The purpose of our pilot study was to optimize resource utilization of cholescintigraphy for suspected acute cholecystitis with a novel timesaving method. Hepatobiliary imaging data for 81 patients with suspected acute cholecystitis were recalled for modification into 2 summed static images, using only the first and last 5 minutes of the dynamic images, thereby eliminating the middle 50 minutes of imaging data. A total of 2 nuclear medicine physicians interpreted the summed images to assess visualization, and those interpretations were compared to the original reports based on using all 60 minutes of dynamic imaging...
May 11, 2016: Current Problems in Diagnostic Radiology
Abdelhamid H Elgazzar, Azuwuike Owunwanne, Saud Alenezi
The practice of nuclear medicine in Kuwait began in 1965 as a clinic for treating thyroid diseases. The practice developed gradually and until 1981 when the Faculty of Medicine established the Division of Nuclear Medicine in the Department of Radiology, which later became a separate department responsible for establishing and managing the practice in all hospitals of Kuwait. In 1987, a nuclear medicine residency program was begun and it is administered by Kuwait Institute for Medical Specializations originally as a 4-year but currently as a 5-year program...
July 2016: Seminars in Nuclear Medicine
Diana Paez, Tarik Becic, Uday Bhonsle, Amir R Jalilian, Rodolfo Nuñez-Miller, Joao Alberto Osso
The practice of nuclear medicine (NM) in the Middle East region has experienced an important growth in the last 2 decades and has become crucial in providing healthcare to the region's population of about 395 million people. Even though there are some countries in which the services provided are limited to basic coverage of studies with (99m)Tc and (131)I, most have well-established practices covering most of the available studies in this medical specialty; this is the case in for example, Iran, Israel, Kuwait, Saudi Arabia, and Turkey...
July 2016: Seminars in Nuclear Medicine
Miriam E Van Dyke, Vladimir Drozdovitch, Michele M Doody, Hyeyeun Lim, Norman E Bolus, Steven L Simon, Bruce H Alexander, Cari M Kitahara
The authors evaluated historical patterns in the types of procedures performed in diagnostic and therapeutic nuclear medicine and the associated radiation safety practices used from 1945-2009 in a sample of U.S. radiologic technologists. In 2013-2014, 4,406 participants from the U.S. Radiologic Technologists (USRT) Study who previously reported working with medical radionuclides completed a detailed survey inquiring about the performance of 23 diagnostic and therapeutic radionuclide procedures and the use of radiation safety practices when performing radionuclide procedure-related tasks during five time periods: 1945-1964, 1965-1979, 1980-1989, 1990-1999, and 2000-2009...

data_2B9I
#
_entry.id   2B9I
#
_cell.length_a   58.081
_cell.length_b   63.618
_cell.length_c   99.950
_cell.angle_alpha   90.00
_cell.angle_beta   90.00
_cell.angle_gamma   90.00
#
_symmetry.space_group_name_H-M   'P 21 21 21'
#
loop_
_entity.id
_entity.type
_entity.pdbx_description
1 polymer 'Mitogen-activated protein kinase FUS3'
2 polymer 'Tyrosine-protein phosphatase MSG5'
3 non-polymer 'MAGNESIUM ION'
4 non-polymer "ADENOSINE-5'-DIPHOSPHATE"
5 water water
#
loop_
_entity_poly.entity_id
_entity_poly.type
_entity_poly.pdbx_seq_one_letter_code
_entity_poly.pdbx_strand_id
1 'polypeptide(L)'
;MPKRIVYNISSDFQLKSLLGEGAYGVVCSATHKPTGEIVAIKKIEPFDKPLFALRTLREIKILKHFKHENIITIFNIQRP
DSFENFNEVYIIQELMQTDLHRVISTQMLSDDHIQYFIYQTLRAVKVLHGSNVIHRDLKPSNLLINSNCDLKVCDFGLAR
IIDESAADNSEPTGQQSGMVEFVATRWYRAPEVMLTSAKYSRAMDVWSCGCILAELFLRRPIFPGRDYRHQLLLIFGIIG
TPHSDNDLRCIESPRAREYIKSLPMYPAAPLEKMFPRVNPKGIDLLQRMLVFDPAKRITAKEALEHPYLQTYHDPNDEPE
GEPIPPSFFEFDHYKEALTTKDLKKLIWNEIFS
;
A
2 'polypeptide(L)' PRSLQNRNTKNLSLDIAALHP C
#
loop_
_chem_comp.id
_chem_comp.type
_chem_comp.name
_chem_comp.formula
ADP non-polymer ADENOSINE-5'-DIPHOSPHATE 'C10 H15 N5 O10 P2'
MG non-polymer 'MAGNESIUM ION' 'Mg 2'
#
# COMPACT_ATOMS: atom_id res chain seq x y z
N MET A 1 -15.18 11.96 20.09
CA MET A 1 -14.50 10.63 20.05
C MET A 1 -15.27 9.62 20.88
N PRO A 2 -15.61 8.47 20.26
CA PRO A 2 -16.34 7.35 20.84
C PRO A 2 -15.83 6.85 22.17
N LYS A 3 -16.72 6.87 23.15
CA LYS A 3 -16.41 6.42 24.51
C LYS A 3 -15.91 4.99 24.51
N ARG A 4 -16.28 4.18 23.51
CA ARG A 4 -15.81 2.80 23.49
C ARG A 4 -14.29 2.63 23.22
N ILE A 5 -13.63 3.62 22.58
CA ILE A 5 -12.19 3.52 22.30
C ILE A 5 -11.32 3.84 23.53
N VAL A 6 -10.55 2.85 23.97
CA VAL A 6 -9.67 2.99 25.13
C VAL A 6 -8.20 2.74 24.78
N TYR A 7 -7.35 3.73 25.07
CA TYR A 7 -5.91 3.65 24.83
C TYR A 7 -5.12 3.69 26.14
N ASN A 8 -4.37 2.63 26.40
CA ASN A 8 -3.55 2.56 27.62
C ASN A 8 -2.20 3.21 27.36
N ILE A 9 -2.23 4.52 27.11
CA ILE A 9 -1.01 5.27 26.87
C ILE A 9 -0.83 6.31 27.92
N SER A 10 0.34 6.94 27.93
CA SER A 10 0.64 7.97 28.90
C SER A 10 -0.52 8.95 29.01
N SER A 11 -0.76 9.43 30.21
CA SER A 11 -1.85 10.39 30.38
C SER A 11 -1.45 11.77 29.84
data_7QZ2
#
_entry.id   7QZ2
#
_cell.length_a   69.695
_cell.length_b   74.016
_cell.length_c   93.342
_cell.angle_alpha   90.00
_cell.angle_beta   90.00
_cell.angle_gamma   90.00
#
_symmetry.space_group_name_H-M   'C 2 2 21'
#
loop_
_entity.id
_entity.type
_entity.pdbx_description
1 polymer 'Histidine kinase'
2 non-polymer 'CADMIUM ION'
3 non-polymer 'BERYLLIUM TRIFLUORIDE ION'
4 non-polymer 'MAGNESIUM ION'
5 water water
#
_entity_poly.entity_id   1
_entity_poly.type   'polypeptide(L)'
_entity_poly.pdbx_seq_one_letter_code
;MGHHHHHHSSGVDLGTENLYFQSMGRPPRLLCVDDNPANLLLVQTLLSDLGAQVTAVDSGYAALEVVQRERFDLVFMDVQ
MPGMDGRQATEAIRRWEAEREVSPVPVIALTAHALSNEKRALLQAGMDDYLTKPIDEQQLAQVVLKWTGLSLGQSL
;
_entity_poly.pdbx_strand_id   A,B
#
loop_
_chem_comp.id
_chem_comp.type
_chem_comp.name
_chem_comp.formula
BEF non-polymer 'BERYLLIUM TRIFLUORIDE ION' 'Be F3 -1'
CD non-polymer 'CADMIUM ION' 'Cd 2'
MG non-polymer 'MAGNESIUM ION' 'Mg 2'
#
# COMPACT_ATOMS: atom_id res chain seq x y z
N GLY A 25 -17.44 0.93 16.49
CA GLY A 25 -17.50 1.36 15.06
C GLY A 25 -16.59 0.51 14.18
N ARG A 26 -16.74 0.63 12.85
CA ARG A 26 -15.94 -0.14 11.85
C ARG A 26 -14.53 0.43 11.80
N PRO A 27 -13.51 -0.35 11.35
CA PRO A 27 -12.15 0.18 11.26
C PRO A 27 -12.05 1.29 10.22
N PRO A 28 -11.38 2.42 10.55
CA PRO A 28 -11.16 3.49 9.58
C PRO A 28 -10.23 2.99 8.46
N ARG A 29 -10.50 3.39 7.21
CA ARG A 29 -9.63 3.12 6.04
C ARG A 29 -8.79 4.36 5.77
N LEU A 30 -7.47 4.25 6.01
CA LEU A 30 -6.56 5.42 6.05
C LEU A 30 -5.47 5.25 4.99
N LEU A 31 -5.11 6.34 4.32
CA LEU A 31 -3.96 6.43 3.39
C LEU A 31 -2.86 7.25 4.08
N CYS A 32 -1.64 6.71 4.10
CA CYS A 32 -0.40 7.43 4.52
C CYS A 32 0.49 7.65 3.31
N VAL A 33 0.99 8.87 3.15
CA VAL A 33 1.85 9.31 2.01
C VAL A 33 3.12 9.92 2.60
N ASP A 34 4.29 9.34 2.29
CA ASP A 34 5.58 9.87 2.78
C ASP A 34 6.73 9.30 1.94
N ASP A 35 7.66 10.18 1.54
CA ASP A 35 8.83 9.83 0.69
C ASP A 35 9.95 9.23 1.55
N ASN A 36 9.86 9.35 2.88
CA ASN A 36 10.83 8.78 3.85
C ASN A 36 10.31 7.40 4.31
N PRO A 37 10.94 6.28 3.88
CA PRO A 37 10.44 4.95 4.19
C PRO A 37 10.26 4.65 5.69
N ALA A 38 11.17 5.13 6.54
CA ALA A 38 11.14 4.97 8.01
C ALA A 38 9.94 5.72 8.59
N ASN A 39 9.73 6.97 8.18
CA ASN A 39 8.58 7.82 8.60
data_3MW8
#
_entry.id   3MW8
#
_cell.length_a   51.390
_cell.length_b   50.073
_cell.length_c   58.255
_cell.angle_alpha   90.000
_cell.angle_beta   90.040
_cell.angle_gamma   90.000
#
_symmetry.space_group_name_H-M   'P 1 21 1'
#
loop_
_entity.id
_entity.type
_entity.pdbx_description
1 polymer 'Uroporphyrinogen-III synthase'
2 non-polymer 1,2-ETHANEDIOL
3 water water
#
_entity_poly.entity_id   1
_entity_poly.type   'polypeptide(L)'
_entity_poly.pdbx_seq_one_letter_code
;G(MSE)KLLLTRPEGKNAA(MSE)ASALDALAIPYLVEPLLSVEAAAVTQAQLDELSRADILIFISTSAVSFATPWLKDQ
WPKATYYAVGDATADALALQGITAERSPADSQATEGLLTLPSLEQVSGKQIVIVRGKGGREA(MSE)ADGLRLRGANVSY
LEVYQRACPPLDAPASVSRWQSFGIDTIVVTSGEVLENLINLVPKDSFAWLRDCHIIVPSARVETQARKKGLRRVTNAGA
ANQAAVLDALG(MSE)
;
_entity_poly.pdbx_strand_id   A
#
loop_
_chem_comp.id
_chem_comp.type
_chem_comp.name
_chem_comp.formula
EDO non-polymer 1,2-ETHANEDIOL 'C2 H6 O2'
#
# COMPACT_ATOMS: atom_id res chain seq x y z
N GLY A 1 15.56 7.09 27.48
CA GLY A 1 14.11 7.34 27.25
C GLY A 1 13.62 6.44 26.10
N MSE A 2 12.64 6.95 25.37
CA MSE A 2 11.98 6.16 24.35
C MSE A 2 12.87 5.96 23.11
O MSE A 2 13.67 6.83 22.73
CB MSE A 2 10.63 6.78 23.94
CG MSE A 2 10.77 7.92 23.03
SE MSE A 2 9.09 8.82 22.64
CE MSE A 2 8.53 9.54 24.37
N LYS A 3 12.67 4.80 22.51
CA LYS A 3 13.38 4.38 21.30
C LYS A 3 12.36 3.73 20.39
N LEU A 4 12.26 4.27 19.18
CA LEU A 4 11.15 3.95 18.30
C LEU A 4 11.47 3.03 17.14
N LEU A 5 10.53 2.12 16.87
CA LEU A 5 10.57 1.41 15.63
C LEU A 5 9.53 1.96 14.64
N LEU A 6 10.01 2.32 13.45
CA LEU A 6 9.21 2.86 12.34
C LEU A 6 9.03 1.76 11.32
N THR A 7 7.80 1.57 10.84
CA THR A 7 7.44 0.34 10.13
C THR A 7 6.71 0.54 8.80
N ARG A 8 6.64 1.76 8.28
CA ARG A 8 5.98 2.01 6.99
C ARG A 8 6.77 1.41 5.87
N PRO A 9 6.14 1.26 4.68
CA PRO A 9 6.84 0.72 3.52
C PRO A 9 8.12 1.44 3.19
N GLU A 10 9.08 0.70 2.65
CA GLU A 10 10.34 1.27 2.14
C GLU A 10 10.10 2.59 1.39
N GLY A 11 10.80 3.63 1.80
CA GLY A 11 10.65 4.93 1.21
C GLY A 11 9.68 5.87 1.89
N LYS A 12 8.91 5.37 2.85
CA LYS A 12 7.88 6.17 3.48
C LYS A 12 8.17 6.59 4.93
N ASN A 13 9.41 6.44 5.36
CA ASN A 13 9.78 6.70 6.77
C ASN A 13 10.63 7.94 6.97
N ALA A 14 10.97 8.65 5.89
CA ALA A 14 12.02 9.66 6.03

July 2016: Health Physics
Hiroki Shimura
In order to promote further advances of medical systems in the Tohoku region where the Great East Japan Earthquake and the subsequent accident at the Fukushima Dai-ichi Nuclear Power Plant occurred, the requirement of human resources in clinical laboratory medicine has increased. Therefore, the symposium entitled "Human resource development for Tohoku region after Great East Japan Earthquake" was held in The 47th Tohoku Regional Congress of Japanese Society of Laboratory Medicine. In Fukushima Prefecture, the Thyroid Ultrasound Examination program has been conducted since Oct...
January 2016: Rinsho Byori. the Japanese Journal of Clinical Pathology
Tracey Britton, Nicholas Robinson
(18)F-FDG PET imaging of tumors has pitfalls and pearls of wisdom that begin at the point of scheduling and continue through the patient interview, the resting phase, the scan itself, and the image review. Interviewing the patient at the time of scheduling, followed by placing a reminder phone call shortly before the appointment, can save a nuclear medicine department the financial loss of wasted doses and missed appointment slots in the schedule. The pitfalls and pearls of wisdom in tumor imaging are ever changing, and the technologist is in a constant state of inquiry about the patient's disease process and ability to comply...
June 2016: Journal of Nuclear Medicine Technology
Mustafa Demir, Mohammad Abuqbeitah, Lebriz Uslu-Beşli, Özlem Yıldırım, Nami Yeyin, İffet Çavdar, Betül Vatankulu, Hüseyin Gündüz, Levent Kabasakal
The aim of this study is to investigate the outpatient treatment protocol and radiation safety of a new-emerging lutetium-177 ((177)Lu) prostate specific membrane antigen (PSMA) therapy. This work analyzed the dose rate of 23 patients treated with 7400 MBq (177)Lu-PSMA at different distances (0, 0.25, 0.50, 1.0 and 2.0 m) and variable time marks (0, 1, 2, 4, 18, 24, 48 and 120 h) after the termination of infusion. Blood samples were withdrawn from 17 patients within the same group at 3, 10, 20, 40, 60 and 90 min and 2, 3, 24 h after termination of infusion...